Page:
Why are people going door-to-door asking to see your utility bills, Enbridge bills, or gas and electricity bills?
Do you wonder why there are people knocking on your door asking for the homeowner and they want to see your utility, energy, hydro (electricity), or gas bill?
These door-to-door people are salespeople and they may seem legit by wearing a full uniform, but do not let that fool you. They are not from your local gas and electricity providers or any government body. If there is something wrong with your gas and electricity, your gas and electricity provider will call you to make an appointment. They will not visit your home unannounced and they will NOT ask to see your account number or your utility bills, hydro bill, Enbridge bill.
The main reason they want to see your gas and electricity bills is that they need your account number. With your account number and your signature, they can switch you to a new gas and electricity provider where you may pay more for your gas and electricity. You won’t notice anything different until 30-60 days later when you get your gas and electricity bills and notice the price jumped.
Read this article on thestar.com called Don’t sign sales deals at your door, also read this about Who’s that knocking at your door? and these Alternative gas and electricity providers face fines over claims.
Tactics used by door-to-door energy sales
With colder weather on the way, many homeowners are looking for ways to save energy this winter—but that can cost you if you’re not careful. Complaints roll in about door-to-door energy marketers.
“..consumers have complained about pushy door-to-door sales from utility marketers, leading some to enter into contracts that have raised their bills by hundreds or even thousands of dollars.” Source: www.cbc.ca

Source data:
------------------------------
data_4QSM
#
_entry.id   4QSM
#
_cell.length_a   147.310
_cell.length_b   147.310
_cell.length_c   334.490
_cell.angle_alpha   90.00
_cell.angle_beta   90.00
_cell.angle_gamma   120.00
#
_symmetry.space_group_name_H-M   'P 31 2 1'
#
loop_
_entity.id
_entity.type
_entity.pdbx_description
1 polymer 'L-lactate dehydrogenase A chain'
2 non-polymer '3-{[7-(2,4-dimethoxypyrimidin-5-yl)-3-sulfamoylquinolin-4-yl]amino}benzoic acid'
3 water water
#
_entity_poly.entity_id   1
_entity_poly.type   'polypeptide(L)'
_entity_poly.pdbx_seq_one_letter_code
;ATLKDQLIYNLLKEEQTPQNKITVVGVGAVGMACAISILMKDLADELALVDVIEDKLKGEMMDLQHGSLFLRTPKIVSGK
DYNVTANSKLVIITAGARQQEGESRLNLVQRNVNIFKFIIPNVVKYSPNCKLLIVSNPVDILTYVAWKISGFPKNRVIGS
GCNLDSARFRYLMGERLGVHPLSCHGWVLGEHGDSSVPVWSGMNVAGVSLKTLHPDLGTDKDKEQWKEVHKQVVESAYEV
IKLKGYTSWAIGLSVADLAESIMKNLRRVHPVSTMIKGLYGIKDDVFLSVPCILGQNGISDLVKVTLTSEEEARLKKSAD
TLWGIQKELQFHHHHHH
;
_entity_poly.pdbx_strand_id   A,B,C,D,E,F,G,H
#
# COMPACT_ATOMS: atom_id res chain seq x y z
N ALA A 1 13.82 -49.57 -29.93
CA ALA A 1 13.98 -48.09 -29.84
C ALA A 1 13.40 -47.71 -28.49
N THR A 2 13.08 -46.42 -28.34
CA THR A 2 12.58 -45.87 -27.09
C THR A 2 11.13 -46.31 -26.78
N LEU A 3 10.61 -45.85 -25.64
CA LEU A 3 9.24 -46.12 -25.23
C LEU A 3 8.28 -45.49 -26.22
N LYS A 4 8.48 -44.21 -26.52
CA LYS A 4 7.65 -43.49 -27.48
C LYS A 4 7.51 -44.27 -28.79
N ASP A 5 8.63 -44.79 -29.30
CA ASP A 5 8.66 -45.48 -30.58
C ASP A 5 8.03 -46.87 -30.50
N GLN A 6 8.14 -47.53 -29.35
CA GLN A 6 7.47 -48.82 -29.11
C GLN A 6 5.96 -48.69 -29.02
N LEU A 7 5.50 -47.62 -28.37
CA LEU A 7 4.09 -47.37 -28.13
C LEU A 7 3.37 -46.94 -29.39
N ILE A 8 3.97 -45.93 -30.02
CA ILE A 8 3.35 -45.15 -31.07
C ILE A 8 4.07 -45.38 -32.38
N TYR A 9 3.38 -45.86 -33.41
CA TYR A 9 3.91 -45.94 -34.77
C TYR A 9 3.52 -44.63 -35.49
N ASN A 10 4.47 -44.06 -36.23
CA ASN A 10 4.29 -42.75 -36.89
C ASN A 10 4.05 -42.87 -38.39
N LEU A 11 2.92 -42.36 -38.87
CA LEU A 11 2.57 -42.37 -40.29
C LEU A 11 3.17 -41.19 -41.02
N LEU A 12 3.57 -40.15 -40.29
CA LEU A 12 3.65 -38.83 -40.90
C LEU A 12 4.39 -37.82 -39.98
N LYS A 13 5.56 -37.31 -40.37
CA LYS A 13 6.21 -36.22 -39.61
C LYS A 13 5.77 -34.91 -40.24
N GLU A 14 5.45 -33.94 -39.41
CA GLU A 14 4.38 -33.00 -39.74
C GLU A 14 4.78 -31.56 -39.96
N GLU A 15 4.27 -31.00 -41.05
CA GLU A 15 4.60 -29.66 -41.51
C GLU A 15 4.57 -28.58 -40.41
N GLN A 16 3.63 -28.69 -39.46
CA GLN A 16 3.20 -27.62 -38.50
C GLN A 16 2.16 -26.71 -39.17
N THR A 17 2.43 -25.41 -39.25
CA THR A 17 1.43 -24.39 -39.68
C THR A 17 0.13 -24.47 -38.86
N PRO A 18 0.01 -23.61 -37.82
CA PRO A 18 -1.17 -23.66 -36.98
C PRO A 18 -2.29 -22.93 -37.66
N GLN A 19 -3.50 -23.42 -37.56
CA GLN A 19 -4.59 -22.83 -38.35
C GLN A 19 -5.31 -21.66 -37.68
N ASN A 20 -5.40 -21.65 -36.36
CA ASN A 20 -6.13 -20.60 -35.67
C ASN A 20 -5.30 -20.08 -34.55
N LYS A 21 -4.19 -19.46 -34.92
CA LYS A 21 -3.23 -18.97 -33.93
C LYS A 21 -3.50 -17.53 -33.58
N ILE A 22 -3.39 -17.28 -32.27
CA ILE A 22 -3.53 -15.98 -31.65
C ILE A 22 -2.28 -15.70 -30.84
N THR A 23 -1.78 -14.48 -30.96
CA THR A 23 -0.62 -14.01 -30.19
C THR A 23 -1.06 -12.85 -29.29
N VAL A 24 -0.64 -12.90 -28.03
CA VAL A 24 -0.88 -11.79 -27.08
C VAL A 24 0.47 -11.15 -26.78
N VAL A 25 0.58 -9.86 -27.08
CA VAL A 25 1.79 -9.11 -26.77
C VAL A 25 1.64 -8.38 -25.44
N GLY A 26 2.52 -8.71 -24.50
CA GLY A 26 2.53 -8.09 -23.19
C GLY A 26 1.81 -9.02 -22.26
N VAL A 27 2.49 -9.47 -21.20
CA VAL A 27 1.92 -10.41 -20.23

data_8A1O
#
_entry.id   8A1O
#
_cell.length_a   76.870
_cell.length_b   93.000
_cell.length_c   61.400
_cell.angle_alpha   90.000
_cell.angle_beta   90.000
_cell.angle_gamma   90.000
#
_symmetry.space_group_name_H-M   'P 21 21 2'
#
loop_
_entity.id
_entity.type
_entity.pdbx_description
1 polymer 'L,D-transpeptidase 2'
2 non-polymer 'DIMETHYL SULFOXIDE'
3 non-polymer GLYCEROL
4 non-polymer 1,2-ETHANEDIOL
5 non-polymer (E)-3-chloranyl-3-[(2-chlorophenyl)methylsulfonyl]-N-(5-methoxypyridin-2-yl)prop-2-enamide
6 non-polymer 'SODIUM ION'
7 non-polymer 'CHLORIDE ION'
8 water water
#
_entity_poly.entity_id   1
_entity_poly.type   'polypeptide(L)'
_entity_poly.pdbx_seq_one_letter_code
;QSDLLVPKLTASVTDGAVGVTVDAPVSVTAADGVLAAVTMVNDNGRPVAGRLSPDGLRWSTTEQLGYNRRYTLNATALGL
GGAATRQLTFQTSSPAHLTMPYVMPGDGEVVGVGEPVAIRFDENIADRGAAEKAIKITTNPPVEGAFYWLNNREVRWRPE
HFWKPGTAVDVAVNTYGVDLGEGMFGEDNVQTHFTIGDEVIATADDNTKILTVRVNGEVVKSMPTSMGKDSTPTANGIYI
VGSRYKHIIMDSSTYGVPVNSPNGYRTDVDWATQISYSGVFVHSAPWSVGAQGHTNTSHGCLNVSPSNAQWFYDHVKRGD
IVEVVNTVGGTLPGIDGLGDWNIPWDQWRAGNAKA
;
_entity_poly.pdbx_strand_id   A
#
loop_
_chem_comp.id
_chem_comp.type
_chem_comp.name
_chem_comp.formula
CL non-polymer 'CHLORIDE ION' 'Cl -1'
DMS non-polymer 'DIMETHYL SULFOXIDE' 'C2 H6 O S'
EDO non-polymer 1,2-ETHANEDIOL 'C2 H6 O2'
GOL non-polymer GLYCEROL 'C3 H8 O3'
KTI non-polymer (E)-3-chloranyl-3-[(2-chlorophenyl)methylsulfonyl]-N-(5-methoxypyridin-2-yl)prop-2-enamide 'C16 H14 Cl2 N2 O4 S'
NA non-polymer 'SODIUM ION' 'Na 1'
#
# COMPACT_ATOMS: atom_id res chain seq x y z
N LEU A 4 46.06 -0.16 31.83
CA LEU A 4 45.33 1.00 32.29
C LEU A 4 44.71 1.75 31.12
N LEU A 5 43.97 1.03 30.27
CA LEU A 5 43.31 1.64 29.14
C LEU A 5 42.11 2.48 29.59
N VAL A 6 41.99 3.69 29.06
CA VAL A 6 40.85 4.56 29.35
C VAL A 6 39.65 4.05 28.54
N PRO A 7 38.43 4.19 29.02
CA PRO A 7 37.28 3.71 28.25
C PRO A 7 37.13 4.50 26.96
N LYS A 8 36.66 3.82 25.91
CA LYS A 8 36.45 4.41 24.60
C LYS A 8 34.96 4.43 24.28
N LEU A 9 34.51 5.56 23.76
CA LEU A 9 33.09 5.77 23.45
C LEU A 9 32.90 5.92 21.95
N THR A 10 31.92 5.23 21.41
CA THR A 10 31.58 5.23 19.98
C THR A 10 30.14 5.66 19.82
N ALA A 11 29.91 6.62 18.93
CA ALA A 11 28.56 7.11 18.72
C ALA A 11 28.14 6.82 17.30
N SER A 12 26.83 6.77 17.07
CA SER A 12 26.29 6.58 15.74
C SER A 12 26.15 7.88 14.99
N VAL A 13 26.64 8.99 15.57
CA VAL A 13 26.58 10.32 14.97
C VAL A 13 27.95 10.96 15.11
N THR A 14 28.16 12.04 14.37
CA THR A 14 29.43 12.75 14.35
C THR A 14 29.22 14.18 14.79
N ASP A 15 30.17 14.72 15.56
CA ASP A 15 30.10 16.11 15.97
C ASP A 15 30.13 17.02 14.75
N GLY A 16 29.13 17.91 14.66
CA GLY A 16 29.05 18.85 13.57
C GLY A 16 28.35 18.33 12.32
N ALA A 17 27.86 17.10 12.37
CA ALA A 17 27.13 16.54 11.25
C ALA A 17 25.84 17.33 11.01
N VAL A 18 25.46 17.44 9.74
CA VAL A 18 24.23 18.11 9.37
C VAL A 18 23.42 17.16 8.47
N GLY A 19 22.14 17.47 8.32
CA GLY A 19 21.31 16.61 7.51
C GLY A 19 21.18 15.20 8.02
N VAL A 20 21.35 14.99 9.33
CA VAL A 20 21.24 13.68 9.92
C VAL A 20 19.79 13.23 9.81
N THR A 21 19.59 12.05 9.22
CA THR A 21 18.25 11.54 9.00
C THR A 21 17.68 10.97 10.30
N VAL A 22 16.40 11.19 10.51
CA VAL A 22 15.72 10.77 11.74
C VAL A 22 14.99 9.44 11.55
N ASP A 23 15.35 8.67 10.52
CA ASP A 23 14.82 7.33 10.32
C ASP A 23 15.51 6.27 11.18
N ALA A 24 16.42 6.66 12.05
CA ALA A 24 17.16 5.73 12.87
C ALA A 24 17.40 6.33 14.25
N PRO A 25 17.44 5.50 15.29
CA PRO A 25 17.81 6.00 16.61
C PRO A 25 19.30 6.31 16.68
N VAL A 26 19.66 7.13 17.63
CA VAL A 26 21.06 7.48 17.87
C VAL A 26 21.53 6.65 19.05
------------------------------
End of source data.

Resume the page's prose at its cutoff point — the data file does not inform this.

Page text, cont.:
What you need to know about door-to-door energy sales
From time to time, there will be someone from your local gas and electricity provider checking your meter, however, they will let you know ahead of time before visiting your home and they will never ask for your gas and electricity account number or your energy bills. They will NOT ask you to sign anything.
If someone comes to your door indicating they are there to provide gas and electricity services on behalf of your local gas and electricity providers, ask to see ID.
If a person claims to be a representative from your local gas & electricity provider but cannot produce a valid ID:
- Do not allow them into your home.
- Do not provide any natural gas and electricity billing information.
- Do not sign any document presented to you.
You will see many door-to-door gas and electricity sales agents when you move to a new home where you are responsible to pay for your utility bills. These gas and electricity sales agents will come knocking on your door wanting to see your gas and electricity bills. Do not show them anything unless you want to switch your energy supplier. They can switch you to another gas and electricity supplier that might cause you to end up paying more for gas or electricity.
The door-to-door gas and electricity sales agents might use fear tactics about raising natural gas and electricity prices. They want you to sign-up for their fixed rate gas and electricity price protection plan to save you money. Saving money sounds good, if only it were true.